Ontario Premier Doug Ford says years of Liberal policies are to blame for General Motors' decision to close its plant in Oshawa, Ont.
"GM didn't make this decision overnight," Ford told reporters at Queen's Park on Wednesday. "They didn't make it six months ago. It is the result of years of governments that just don't care about job creators, or how hard it is to run a business or create a job."
The premier singled out Prime Minister Justin Trudeau — just two days after saying he wouldn't point the finger at the federal government.
"You can't campaign for a job-killing carbon tax on Monday, and sit around and wonder why manufacturing and automotive jobs are leaving on Tuesday," Ford said, referencing Trudeau's trademark environmental policy.
"You can be for manufacturing jobs, or you can be for the carbon tax. But you can't be for both."
Watch Premier Ford's initial comments on the closure:
Almost 3,000 people are expected to lose their jobs and an estimated $300 million will be sucked out of Ontario's economy when the plant shuts down a year from now.
"There is no one in this entire country, including [union leader] Jerry Dias, including the prime minister, including the NDP leader, that has talked to more GM workers than I have," Ford said. "I'm the only one that's fighting for them as all the others talk, talk, talk."
On Monday, Trudeau told the House of Commons that he will be collaborating with Ford to support workers in Oshawa and the surrounding region.
"We will be working together on this one in a way that is not political because we know that being there to support the workers in the region is what people expect of all of their orders of government," the prime minister said.
GM shifts to electric
The plant closure is part of a broad restructuring, GM said in a statement on Monday. The company will shift its focus to building cars that are electric or self-driving.
During question period on Wednesday, Ontario Green Party Leader Mike Schreiner asked the government to create a strategy to attract electric-vehicle producers to the province.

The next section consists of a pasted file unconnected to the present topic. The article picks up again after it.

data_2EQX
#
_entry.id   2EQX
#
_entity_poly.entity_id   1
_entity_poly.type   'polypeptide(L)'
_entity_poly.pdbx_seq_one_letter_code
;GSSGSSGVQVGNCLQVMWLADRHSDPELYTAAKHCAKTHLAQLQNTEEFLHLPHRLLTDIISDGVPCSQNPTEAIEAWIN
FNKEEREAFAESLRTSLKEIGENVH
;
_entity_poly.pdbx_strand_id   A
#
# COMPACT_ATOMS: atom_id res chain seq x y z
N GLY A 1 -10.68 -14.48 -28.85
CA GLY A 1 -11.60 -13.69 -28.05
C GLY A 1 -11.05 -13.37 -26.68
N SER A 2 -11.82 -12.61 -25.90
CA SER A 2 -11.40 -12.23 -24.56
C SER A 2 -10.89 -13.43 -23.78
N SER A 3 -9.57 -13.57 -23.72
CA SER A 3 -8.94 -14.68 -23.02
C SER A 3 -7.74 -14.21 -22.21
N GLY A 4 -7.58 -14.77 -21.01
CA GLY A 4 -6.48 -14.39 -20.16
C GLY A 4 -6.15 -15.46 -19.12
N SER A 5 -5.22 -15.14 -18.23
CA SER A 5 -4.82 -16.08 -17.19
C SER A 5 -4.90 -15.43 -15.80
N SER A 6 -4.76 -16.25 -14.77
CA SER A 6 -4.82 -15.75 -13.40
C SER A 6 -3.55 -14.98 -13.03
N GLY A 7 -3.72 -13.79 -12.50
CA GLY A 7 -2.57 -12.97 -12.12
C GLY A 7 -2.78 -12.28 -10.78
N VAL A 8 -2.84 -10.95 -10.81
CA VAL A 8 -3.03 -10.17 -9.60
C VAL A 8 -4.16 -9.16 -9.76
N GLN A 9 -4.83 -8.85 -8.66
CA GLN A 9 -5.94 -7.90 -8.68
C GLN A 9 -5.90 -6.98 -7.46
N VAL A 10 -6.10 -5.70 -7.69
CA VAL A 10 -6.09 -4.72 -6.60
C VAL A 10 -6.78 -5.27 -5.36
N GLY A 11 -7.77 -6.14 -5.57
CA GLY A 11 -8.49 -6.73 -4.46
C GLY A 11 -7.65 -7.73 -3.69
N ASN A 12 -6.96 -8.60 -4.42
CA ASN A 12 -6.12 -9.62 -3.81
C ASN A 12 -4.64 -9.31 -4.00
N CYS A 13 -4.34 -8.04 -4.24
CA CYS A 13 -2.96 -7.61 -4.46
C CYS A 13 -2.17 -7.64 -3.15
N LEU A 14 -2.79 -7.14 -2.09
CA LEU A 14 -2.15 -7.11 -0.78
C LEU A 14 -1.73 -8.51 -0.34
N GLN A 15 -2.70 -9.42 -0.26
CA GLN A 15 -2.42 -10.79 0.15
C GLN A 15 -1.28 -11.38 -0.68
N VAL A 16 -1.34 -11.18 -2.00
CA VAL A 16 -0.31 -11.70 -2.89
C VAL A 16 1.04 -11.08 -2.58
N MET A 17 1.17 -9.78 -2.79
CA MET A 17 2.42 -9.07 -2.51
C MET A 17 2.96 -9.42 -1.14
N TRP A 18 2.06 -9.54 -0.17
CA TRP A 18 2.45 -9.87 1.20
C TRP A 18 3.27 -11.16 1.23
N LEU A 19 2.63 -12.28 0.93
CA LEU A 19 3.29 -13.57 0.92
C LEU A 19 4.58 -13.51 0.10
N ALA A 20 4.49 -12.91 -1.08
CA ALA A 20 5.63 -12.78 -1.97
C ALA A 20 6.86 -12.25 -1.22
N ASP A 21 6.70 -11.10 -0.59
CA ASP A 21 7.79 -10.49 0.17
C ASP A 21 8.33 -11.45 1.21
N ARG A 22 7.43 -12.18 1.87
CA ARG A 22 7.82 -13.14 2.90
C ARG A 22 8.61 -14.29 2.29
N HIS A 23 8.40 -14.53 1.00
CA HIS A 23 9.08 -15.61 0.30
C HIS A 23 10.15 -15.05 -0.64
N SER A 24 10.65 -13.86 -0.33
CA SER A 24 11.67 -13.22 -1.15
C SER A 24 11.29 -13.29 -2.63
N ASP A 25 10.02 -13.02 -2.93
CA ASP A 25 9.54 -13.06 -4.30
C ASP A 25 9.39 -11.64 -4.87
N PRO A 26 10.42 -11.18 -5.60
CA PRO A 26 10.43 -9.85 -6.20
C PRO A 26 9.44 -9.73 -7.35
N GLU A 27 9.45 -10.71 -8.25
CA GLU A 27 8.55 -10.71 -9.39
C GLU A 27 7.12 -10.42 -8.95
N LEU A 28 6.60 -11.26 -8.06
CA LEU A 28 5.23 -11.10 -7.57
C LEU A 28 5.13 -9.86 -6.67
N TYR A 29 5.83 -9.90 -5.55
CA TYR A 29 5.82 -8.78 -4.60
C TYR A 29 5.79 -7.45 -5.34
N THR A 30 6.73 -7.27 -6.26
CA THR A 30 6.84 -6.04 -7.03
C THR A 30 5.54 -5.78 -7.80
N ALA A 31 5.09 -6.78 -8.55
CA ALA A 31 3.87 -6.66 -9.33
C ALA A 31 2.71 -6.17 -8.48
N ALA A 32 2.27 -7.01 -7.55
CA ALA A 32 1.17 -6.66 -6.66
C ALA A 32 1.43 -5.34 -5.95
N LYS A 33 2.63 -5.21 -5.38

"We should be leading the [electric vehicle] revolution, not losing jobs to it," Schreiner said in a statement. "The world is changing and Ontario needs to plan for it."
Sales of electric cars were soaring in Ontario when Ford's government cancelled a rebate program for buyers in July.
The incentive programs were funded by the former Liberal government's cap-and-trade pollution price. Companies had a cap on the amount of pollution they could emit, and had to buy credits in order to exceed that cap. The money was used to fund environmental programs like the electric vehicle rebate.
More from HuffPost Canada:
Scrapping cap-and-trade was one of Ford's key campaign promises. His Progressive Conservative government moved to repeal the scheme just days after taking office. Ford says that companies were passing the extra costs onto consumers, making life unaffordable for Ontarians.
Now that Ontario doesn't have its own price on pollution, Trudeau's federal government will impose one on the province on Jan. 1, 2019.
Cap-and-trade would have been much cheaper for consumers than the federal carbon tax in the long-run, an analysis by Ontario's Financial Accountability Office found.
Ford has promised a plan to fight climate change that does not include a price on pollution. Environment Minister Rod Phillips is scheduled to unveil it on Thursday.